Weekly Wire
Weekly Alibi Women Get Right to Vote

By Sue Schuurman

AUGUST 31, 1998:  On Aug. 26, 1920, American women were finally granted the right to vote with the passage of the 19th Amendment. Although 21 foreign countries already enjoyed women's suffrage, many male (and female) citizens feared what the future would bring--especially with the growing popularity of the National Women's Party.

"WASHINGTON--Ratification of the suffrage amendment to the constitution ends a struggle which began in this country before the colonies declared their independence. It will eventually enfranchise 25,000,000 women.

"Woman suffrage first raised its voice in America in Maryland in 1647, when Mistress Margaret Brent, heir of Lord Calvert, demanded a place in the legislature of the colony as a property holder of wide extent. ...

"Organized work for women suffrage began in the United States with the woman's rights convention in Seneca Falls, N.Y., in 1848, which was called by Lucretia Mott and Elizabeth Cady Stanton. ... Another convention followed in 1852 at Syracuse, N.Y., and it was there that Susan B. Anthony assumed leadership of the cause to which she devoted her life. ...

"The nineteenth amendment, which bears her name, was drafted by Miss Anthony in 1875. ...

"The amendment holds the record of being before the country longer than any other successful amendment to the constitution. ...

"Militancy in the fight for suffrage in America made its appearance in 1913. ... Eight thousand women led by Alice Paul, now the chairman of the (National Women's) party, attempted to march from the capitol to the White House. ... On New Year's Day, 1919, watch fires were lighted in front of the White House in which every speech made by President Wilson in Europe on democracy and self-government was burned. ...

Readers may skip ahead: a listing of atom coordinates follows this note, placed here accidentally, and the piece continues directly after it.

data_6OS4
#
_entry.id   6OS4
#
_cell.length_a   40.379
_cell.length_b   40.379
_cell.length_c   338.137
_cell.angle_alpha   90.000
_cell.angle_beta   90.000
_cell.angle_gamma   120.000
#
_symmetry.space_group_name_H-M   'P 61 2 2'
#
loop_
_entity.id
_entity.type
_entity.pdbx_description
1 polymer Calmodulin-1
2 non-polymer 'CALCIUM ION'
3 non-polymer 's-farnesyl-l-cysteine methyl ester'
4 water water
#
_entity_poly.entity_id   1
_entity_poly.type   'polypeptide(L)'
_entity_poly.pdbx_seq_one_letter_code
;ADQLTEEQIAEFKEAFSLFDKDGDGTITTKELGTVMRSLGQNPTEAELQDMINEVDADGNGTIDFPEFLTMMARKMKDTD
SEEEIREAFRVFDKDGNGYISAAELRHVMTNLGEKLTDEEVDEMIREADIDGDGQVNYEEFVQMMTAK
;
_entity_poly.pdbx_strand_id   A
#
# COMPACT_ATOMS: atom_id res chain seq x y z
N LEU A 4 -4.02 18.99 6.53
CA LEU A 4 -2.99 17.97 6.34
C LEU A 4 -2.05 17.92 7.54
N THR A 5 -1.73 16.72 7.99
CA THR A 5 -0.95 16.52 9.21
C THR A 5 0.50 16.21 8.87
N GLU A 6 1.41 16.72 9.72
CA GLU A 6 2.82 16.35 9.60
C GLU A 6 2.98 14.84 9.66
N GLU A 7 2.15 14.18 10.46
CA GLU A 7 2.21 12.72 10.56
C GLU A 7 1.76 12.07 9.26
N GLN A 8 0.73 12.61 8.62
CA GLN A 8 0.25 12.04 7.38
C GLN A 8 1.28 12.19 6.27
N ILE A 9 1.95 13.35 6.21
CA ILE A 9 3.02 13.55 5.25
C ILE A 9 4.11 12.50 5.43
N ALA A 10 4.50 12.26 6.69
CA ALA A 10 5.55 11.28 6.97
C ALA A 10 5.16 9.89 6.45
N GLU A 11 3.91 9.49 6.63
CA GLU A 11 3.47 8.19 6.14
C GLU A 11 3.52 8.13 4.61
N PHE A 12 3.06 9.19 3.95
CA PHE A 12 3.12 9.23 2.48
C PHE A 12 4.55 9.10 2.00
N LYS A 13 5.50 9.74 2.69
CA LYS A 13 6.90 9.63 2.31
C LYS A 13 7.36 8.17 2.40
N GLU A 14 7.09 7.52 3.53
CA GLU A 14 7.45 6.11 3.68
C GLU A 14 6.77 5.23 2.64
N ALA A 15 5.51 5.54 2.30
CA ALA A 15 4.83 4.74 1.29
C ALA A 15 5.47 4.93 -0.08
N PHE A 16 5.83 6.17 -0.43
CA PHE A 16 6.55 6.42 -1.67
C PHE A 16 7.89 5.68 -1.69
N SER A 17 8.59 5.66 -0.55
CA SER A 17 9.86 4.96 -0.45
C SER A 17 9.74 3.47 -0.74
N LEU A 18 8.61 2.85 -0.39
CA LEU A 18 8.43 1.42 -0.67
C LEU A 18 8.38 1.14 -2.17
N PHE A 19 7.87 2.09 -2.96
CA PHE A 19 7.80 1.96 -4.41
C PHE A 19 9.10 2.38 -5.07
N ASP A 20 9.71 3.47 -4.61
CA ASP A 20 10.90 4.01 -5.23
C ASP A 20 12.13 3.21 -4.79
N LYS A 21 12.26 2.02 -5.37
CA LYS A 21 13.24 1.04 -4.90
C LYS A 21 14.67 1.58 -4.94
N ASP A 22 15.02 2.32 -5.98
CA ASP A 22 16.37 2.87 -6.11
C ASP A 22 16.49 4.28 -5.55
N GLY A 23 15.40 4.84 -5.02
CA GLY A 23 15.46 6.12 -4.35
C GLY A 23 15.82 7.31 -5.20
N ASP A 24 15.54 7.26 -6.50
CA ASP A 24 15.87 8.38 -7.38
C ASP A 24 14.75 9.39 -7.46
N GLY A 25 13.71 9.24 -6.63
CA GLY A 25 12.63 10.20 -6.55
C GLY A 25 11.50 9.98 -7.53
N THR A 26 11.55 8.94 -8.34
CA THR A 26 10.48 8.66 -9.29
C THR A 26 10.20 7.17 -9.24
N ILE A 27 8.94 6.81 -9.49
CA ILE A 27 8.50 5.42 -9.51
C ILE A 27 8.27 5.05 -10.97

"ALBUQUERQUE--In celebration of the granting of suffrage to women of America, Albuquerque will join in a nation-wide celebration Saturday at noon. ... Whistles and bells will be sounded in Albuquerque, and in every town in the state where there are suffrage sympathizers. ...

"It is also the request of the local committee of the suffrage association that all friends of suffrage decorate their cars with flags. All women are requested to wear small flags pinned upon their coats. ...

"Nearly 30,000 women in this state have been given the vote, thus bringing into politics an element which is causing already a great deal of speculation. ... "

--compiled by Susan Schuurman
Source: Albuquerque Morning Journal;
Aug. 26 & 27, 1920


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